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This book is an interdisciplinary exploration of archaeological glass in which technological, historical, geological, chemical, and cultural aspects of the study of ancient glass are combined. The book examines why and how this unique material was invented some 4,500 years ago and considers the ritual, social, economic, and political contexts of its development. The book also provides an in-depth consideration of glass as a material, the raw materials used to make it, and its wide range of chemical compositions in both the East and the West from its invention to the seventeenth century AD. Julian Henderson focuses on three contrasting archaeological and scientific case studies: Late Bronze Age glass, late Hellenistic–early Roman glass, and Islamic glass in the Middle East. He considers in detail the provenances of ancient glass using scientific techniques and discusses a range of vessels and their uses in ancient societies.Read more
- The first volume that brings interdisciplinary studies of ancient glass together
- A clearly written exposition which provides detailed insights into a broad spectrum of ancient glass studies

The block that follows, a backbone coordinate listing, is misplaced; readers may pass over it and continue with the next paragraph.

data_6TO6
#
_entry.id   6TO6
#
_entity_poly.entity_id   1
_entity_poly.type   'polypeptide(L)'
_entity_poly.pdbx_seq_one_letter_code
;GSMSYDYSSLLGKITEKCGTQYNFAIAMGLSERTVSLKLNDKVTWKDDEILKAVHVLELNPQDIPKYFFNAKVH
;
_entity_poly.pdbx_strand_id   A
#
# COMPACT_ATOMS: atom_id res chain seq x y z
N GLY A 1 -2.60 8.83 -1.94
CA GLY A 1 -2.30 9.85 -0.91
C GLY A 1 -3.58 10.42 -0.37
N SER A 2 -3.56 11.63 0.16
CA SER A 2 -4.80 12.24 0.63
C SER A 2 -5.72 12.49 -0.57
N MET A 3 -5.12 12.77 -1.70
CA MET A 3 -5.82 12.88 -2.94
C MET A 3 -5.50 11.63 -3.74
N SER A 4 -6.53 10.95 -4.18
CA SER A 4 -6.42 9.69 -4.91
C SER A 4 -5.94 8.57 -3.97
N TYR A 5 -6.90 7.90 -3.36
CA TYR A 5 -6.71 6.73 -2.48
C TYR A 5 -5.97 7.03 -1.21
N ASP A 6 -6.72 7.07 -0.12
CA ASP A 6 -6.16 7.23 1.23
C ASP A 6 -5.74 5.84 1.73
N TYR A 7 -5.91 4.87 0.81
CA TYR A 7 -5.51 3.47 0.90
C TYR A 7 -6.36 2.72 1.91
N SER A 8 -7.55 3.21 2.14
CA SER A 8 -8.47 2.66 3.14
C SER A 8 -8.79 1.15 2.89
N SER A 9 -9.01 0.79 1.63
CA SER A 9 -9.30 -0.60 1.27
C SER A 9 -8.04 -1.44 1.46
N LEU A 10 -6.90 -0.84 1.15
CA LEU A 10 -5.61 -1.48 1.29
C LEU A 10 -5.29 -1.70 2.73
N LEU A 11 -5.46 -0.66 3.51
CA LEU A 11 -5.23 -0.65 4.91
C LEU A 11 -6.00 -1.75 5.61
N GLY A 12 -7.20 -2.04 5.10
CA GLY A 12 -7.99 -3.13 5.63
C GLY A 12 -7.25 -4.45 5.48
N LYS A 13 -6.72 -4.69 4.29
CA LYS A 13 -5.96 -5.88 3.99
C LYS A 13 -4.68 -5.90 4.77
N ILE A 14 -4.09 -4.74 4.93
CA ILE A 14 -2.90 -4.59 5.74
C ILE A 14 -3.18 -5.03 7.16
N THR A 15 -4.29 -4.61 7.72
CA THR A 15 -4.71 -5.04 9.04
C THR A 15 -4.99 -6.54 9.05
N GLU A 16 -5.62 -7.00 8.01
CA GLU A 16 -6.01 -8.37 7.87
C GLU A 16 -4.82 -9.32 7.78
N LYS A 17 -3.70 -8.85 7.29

- The first study to consider ancient glass in broad social, economic, and political contexts in the ancient world from c.4000 BC to the 15th century AD using a combination of techniques from the humanities and sciences
08th Aug 2013 by Adam12345
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- Date Published: February 2016
- format: Paperback
- isbn: 9781107551909
- dimensions: 253 x 177 x 20 mm
- weight: 0.95kg
- contains: 119 b/w illus. 5 maps 11 tables
- availability: Available
Table of Contents
1. Glass as a material: a technological background in fiaence, pottery and metal?
2. Ways to flux silica: ashes and minerals
3. Silica, lime and glass colorants
4. Glass chemical compositions
5. Early glass: archaeology
6. Scientific analysis of early glass
7. Hellenistic to Roman: a change from small- to large-scale glass production?
8. Scientific studies of Hellenistic and early Roman glass
9. Islamic glass: technological continuity and innovation
10. Chemical analyses of Islamic glasses
11. The provenance of ancient glass
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